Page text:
By Michelle Jamrisko | on 18 February 2017
A host of studies aim to quantify how these outsiders integrate and impact the native-born. The forces that helped propel Brexit in the U.K. and Trump to the White House primarily focus on fears of foreign danger. At the same time, some economists are joining the chorus of refugee and immigrant advocates who have long argued that these individuals have the potential to help lift their new economies.
As nations the world over struggle to accommodate, or stem, the flow of a record number of migrants, economists are trying to make sense of the surge in data on how both refugees and the communities they land in are impacted.
More than 16 million new refugees sought homes around the globe in 2015, stoking a debate that cuts across security and economic lines. Under President Barack Obama, the ranks of refugees in the U.S. swelled, while President Donald Trump has worked to slash those figures.
The forces that helped propel Brexit in the U.K. and Trump to the White House primarily focus on fears of foreign danger. At the same time, some economists are joining the chorus of refugee and immigrant advocates who have long argued that these individuals have the potential to help lift their new economies.
Getting a sense of whether and how refugees and other immigrants make an immediate or long-term positive contribution to their new economies is a herculean task, for several reasons: Many academic studies are focused on a single economy; refugees' skill sets and education often aren't comparable to other migrants; and refugees' tiny share of the population in most every U.S. community they enter makes it difficult to discern any impact.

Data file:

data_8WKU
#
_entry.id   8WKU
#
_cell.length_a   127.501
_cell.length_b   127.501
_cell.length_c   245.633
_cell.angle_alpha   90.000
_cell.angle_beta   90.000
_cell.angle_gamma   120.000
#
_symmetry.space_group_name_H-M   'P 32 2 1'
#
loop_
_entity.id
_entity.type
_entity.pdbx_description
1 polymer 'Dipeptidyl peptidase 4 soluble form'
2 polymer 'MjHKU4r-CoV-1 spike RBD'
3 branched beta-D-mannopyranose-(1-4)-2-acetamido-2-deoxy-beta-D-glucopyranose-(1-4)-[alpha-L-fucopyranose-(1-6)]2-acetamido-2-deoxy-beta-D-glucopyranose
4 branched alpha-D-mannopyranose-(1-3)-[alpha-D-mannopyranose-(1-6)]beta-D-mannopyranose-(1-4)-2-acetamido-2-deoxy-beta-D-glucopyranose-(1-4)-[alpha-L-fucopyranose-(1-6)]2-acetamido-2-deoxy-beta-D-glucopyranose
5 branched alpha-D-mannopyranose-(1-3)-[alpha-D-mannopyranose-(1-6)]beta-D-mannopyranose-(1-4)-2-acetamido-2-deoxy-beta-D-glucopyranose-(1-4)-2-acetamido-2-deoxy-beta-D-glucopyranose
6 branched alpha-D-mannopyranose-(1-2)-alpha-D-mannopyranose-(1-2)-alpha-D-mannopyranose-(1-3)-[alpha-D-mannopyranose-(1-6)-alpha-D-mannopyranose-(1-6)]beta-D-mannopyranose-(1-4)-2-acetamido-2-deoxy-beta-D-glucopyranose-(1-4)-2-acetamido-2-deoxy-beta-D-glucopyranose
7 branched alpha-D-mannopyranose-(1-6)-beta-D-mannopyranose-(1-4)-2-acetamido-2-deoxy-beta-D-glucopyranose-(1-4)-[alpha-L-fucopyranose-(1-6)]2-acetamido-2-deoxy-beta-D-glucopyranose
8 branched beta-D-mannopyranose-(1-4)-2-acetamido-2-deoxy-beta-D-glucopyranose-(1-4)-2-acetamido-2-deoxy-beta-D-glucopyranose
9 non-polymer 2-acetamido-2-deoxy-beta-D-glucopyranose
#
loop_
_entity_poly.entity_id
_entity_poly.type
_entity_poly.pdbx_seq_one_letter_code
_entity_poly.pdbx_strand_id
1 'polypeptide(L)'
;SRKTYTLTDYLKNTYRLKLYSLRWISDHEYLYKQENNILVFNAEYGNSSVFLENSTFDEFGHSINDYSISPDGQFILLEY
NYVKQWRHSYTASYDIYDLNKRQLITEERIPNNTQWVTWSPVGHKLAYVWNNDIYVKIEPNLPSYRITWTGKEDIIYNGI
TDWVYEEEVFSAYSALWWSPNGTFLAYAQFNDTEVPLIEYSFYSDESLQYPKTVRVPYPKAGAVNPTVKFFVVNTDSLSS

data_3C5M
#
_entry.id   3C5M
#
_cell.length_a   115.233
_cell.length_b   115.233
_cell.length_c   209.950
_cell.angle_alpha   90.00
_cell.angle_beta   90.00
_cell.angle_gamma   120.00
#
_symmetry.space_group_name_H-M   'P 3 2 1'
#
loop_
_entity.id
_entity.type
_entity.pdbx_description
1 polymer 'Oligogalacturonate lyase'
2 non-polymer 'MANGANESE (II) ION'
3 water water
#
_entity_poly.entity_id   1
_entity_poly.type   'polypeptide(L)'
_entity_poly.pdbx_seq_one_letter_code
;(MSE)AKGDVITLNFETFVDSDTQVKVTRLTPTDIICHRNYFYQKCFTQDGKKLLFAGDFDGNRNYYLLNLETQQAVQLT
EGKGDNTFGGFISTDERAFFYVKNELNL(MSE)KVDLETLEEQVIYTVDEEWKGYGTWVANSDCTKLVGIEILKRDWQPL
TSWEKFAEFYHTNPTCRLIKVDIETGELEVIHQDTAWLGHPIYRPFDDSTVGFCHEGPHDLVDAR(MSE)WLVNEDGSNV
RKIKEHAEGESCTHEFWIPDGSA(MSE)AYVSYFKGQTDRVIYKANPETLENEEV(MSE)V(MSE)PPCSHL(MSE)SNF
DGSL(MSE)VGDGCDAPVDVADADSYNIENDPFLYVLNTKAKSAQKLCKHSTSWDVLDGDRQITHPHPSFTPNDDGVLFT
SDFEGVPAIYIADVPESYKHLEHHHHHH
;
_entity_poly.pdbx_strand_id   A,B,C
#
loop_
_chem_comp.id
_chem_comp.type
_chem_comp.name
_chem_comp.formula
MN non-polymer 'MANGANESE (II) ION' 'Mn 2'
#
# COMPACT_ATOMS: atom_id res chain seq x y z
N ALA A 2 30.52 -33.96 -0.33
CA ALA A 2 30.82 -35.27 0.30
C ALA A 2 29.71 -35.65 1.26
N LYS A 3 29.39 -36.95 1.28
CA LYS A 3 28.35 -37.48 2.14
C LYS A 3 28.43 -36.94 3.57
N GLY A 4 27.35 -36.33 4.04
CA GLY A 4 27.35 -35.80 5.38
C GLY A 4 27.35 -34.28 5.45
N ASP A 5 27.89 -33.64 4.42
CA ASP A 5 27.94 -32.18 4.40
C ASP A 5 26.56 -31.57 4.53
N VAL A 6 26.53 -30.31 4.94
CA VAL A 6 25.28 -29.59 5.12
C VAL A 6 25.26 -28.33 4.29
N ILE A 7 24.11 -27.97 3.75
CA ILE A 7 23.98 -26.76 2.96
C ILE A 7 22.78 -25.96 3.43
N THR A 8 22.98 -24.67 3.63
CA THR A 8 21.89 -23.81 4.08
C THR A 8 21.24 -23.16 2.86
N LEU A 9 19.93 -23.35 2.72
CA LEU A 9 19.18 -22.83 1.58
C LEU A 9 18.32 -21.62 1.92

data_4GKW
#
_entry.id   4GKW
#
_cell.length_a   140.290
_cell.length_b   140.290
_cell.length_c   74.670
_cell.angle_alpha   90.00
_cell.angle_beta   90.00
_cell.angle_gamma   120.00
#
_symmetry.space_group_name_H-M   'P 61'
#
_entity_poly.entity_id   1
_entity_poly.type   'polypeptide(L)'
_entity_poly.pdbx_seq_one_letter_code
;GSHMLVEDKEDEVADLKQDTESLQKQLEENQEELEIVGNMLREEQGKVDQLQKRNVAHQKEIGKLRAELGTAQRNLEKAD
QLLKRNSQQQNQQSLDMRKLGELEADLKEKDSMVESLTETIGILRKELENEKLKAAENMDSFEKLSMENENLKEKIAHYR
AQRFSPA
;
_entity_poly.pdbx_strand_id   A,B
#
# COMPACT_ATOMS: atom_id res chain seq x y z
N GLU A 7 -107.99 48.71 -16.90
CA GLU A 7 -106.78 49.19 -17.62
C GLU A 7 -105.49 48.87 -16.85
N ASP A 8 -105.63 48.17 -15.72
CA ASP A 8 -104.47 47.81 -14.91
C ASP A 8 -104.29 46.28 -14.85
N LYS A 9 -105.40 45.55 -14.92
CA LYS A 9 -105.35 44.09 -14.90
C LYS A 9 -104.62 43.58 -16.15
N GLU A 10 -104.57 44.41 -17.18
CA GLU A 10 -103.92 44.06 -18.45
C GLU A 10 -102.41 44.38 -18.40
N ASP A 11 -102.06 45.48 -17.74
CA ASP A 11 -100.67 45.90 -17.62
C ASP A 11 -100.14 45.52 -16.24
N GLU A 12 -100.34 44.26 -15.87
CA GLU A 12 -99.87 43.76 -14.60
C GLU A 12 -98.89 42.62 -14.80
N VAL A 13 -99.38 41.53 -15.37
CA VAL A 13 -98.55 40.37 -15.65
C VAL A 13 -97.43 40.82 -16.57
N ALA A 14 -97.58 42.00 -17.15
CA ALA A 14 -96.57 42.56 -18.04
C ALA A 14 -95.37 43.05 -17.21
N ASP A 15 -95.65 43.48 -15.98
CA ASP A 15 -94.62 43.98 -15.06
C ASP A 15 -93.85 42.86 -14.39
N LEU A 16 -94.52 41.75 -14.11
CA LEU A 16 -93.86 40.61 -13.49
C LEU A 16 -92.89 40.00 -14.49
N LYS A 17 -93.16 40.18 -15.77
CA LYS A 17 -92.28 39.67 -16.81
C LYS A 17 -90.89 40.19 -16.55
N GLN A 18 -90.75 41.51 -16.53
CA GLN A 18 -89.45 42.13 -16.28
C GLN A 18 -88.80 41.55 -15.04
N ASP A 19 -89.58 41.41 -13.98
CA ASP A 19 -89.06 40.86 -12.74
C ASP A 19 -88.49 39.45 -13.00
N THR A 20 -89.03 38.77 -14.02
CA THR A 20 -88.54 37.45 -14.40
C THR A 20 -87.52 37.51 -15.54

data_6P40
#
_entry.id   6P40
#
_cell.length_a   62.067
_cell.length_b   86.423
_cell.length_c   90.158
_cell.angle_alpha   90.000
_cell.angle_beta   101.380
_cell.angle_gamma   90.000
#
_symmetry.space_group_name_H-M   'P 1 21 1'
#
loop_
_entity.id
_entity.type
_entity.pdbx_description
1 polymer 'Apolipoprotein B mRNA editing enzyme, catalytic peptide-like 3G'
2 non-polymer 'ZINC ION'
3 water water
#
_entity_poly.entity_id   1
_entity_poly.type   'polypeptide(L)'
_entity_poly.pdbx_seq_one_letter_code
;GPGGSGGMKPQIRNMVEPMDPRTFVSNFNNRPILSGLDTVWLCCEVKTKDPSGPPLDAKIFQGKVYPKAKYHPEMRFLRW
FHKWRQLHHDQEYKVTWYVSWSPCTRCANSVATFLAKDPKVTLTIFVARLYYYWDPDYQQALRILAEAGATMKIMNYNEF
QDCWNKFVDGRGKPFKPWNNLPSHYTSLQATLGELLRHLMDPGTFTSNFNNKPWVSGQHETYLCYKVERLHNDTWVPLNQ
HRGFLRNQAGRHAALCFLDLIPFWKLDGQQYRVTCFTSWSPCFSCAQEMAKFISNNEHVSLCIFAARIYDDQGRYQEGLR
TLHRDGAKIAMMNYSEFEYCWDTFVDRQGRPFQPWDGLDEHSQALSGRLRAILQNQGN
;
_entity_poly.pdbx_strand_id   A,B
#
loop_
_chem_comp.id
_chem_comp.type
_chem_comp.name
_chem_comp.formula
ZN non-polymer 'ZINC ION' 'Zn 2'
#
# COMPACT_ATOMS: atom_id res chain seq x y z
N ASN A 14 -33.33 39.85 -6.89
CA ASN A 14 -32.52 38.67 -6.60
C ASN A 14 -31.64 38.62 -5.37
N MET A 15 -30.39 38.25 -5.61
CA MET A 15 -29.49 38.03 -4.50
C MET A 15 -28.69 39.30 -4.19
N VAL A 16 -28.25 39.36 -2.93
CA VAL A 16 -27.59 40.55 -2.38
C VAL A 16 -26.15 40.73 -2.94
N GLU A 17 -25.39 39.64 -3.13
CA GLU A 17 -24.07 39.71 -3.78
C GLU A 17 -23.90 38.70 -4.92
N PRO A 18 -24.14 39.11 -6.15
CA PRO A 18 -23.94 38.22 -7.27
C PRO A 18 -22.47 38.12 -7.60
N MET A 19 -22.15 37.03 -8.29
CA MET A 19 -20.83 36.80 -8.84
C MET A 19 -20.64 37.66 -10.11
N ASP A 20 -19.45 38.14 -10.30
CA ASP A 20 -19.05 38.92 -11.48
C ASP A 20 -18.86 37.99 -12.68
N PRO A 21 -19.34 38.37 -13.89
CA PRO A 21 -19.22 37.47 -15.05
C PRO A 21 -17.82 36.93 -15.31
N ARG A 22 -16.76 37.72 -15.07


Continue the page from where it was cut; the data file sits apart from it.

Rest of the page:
With these caveats in mind, below are a few studies worth perusing to understand where the academic battle lines are being drawn on this issue. The analyses largely suggest that the foreign-born the U.S. can provide the right medicine for a struggling locale, bringing with them an especially strong enthusiasm to get jobs, buy houses, and integrate into an economy that presents more opportunity than their homelands.
However, the swelling collection of literature on refugees and immigrants in the economy also reveals the many special factors that can impact whether an immigrant sinks or thrives in a new economy.
The Labor Market Consequences of Refugee Supply Shocks
George Borjas and Joan Monras (Institute for the Study of Labor, September 2016)
Harvard University's Borjas, whose views stand out in the academic world for being more pessimistic on the benefits of immigration, points out how a substantial influx of individuals can jolt an economy in a bad way.